Primer: Application Acceleration

What is it? A system that speeds up the performance of centralized applications for remote employees, customers or partners who access those applications over a network.

Why do applications need to be accelerated? Companies are increasingly consolidating applications and servers at a central location, to manage them more cost-effectively or to meet regulatory requirements for data security and backup. These include anything from corporate Web portals to enterprise resource planning systems. Trouble is, applications are often designed as if they’re always going to be accessed over a low-latency, high-bandwidth local network, says Jason Needham, director of product management at F5 Networks, which sells a line of application acceleration products. “But there’s a natural barrier when you’re trying to send data long distances,” he says.

How does it work? Some application acceleration systems require devices on either end of a network connection (e.g., at a headquarters and a branch office), while others sit in front of servers in a data center to make access to those servers more efficient. These devices address the two main factors that impede performance—latency, the time delay between two computers talking to each other over a network; and bandwidth, the amount of network capacity available to applications—using three main techniques:

  • Protocol optimization fools an application into thinking it’s talking to a locally connected computer, instead of one that’s hundreds of miles away. A typical Web page, for example, involves 10 to 30 round-trip communications between a browser and a server; an application acceleration device handles certain standard commands (such as those required by Internet protocols) to reduce the actual number of round trips.

  • Content caching stores data that is likely to be used again and is unlikely to change, instead of requiring computers to retrieve it from the source every time.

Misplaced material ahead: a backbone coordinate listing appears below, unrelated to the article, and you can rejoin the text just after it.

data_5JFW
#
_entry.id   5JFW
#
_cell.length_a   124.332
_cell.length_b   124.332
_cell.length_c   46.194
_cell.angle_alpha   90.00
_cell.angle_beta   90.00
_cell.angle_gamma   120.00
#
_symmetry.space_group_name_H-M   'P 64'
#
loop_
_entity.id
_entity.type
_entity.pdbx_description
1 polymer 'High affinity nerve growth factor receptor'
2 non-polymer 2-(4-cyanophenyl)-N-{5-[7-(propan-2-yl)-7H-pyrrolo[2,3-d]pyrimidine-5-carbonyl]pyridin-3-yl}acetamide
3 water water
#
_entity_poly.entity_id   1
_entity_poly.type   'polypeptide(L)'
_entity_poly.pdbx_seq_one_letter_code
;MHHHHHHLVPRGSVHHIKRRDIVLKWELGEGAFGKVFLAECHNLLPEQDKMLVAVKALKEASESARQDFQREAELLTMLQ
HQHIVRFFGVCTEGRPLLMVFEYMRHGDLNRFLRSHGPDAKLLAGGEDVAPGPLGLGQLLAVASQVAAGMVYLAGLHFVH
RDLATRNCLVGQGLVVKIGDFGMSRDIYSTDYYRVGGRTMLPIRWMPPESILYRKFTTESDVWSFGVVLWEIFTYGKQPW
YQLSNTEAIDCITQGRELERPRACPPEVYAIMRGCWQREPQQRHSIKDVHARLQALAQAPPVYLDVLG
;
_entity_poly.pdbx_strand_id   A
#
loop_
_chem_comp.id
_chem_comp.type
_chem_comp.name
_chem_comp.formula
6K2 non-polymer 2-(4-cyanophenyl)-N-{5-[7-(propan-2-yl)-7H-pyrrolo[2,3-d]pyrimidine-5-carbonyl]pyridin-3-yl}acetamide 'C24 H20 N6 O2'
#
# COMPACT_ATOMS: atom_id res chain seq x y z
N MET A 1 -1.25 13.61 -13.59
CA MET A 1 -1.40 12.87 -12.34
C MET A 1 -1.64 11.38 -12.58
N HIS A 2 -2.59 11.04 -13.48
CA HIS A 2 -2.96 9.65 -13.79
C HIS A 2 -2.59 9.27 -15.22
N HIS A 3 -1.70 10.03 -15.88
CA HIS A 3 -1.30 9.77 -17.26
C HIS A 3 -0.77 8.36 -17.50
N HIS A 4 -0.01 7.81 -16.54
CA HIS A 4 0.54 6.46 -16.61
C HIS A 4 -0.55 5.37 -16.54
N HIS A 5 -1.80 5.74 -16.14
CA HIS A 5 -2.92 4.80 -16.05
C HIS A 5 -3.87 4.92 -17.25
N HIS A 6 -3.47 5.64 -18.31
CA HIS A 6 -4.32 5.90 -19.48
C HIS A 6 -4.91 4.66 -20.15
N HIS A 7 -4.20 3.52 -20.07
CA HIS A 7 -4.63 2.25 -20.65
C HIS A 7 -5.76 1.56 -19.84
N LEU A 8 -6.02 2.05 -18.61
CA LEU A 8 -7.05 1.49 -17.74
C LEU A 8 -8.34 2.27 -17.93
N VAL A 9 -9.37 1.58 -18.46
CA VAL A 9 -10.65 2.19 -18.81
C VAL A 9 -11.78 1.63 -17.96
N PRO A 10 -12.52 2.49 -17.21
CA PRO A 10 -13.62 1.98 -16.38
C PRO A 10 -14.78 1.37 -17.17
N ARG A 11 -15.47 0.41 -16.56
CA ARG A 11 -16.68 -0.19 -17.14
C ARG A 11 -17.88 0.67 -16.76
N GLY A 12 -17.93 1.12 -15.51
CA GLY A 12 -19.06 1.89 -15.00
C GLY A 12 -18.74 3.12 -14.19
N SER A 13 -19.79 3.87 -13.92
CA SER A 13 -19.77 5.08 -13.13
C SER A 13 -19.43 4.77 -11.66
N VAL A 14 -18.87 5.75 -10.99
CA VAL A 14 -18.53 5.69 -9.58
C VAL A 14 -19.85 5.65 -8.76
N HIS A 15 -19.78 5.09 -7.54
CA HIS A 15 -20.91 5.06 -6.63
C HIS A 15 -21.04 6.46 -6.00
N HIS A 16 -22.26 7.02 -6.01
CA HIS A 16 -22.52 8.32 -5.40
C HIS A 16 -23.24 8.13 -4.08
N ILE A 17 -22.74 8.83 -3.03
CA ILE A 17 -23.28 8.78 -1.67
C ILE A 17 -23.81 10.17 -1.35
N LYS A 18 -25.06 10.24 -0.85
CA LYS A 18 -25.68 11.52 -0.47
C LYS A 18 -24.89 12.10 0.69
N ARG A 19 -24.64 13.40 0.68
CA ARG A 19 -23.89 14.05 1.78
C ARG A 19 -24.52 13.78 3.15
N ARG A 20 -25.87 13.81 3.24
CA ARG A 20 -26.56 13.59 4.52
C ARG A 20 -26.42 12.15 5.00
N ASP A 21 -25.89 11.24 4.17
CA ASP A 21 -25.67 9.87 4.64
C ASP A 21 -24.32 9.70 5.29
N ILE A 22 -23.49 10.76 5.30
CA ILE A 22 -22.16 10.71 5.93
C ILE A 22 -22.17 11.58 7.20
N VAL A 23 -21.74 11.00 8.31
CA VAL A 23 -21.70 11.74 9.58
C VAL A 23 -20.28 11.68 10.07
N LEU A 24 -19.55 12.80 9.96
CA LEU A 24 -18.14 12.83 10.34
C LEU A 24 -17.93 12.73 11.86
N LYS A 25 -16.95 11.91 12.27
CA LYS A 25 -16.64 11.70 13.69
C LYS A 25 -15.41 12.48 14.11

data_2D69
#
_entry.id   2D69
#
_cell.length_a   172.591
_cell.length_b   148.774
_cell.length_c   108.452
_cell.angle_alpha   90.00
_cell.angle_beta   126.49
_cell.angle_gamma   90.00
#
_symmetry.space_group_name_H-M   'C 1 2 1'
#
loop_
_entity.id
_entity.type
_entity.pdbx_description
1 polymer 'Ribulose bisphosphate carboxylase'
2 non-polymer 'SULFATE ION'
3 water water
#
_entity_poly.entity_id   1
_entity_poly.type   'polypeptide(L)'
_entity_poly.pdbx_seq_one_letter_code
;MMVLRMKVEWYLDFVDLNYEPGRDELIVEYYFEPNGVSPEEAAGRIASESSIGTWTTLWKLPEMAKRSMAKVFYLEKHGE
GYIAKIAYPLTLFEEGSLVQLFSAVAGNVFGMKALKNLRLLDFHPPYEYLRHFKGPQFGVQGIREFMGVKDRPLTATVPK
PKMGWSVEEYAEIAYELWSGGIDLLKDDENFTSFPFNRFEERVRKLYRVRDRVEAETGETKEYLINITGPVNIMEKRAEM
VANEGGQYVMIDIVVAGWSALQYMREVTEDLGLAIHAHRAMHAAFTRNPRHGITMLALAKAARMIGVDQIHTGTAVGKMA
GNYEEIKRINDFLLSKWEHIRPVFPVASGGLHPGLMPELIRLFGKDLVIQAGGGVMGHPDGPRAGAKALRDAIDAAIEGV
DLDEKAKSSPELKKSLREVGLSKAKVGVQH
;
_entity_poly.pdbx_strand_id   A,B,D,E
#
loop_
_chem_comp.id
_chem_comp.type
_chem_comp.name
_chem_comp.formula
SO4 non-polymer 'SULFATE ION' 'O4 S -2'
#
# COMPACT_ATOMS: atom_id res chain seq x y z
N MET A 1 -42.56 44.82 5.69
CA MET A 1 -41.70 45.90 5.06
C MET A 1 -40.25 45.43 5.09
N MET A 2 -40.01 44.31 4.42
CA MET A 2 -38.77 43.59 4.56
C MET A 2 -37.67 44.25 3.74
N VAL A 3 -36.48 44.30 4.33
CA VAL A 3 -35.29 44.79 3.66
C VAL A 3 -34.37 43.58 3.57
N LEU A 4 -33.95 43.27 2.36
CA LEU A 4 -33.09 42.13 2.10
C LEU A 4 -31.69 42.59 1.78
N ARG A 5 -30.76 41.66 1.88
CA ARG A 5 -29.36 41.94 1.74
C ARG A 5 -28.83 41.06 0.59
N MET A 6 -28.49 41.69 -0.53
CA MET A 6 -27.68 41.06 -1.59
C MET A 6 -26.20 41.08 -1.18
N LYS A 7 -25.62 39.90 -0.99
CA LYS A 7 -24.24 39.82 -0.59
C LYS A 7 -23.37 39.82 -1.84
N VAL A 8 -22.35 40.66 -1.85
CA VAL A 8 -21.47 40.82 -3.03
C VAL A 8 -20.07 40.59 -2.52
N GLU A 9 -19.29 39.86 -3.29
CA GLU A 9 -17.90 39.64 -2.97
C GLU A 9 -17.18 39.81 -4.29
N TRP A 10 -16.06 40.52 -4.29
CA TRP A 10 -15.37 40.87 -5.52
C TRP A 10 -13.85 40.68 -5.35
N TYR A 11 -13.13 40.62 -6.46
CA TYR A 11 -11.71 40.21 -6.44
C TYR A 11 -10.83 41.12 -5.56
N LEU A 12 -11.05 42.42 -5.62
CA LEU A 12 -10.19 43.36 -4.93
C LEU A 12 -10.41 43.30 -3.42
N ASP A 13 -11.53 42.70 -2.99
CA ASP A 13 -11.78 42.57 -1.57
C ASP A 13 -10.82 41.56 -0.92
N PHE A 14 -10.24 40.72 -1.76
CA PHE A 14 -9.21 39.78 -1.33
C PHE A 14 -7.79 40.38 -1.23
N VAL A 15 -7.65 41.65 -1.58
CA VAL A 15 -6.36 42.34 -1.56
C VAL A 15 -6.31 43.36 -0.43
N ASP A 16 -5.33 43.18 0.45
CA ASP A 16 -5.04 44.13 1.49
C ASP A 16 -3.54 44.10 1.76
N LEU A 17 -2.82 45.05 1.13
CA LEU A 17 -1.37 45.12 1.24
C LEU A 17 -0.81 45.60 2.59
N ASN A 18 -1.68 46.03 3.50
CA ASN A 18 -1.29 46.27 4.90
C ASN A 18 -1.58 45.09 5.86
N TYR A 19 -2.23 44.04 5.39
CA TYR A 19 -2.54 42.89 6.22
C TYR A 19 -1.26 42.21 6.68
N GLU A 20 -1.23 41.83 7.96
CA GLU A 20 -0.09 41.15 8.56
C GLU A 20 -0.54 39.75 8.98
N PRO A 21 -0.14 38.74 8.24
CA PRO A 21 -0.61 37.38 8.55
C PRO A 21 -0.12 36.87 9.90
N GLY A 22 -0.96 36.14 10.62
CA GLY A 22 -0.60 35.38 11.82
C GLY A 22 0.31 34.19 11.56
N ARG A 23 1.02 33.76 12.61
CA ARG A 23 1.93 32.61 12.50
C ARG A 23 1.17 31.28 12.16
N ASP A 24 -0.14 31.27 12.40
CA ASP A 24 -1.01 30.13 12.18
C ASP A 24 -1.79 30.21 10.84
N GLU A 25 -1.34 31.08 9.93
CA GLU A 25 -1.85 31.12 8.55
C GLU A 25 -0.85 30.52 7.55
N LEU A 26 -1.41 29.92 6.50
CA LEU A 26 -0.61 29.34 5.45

• Compression reduces the amount of data crossing the link—squeezing it into smaller packets, which are then combined into a larger “meta” packet—making it faster and more efficient to send across a network.

    Who are the vendors? Players include Blue Coat Systems, Cisco Systems, Citrix Systems, Certeon, Coyote Point Systems, Expand Networks, F5, Juniper Networks, Packeteer, Radware and Riverbed Technology. Gartner sizes the market at $1.2 billion in sales in 2005. A growing subsegment: products that specifically accelerate eXtensible Markup Language (XML) traffic, such as those from IBM’s DataPower unit and Reactivity.

    How much can this actually speed up applications? Vendors claim their products can improve overall throughput 5 to 10 times or more, depending on the characteristics of the application and the network.

    Really? Yes, say analysts, though your mileage will vary. “I’ve had many enterprises anecdotally report to me that the application acceleration technology did exactly what it claimed it would do,” says Forrester Research analyst Rob Whiteley. But performance gains won’t necessarily be better by an order of magnitude. Two years ago Cintas, a uniform supply company in Cincinnati, deployed 250 application acceleration devices from Peribit Networks (since acquired by Juniper) at offices and plants throughout North America that connect to a central enterprise resource planning application. Mark LeClair, Cintas’s telecommunications manager, says the project cut average bandwidth consumption by 40%. “We were out of bandwidth,” he says, “and this bought us some time instead of having to upgrade to faster pipes.”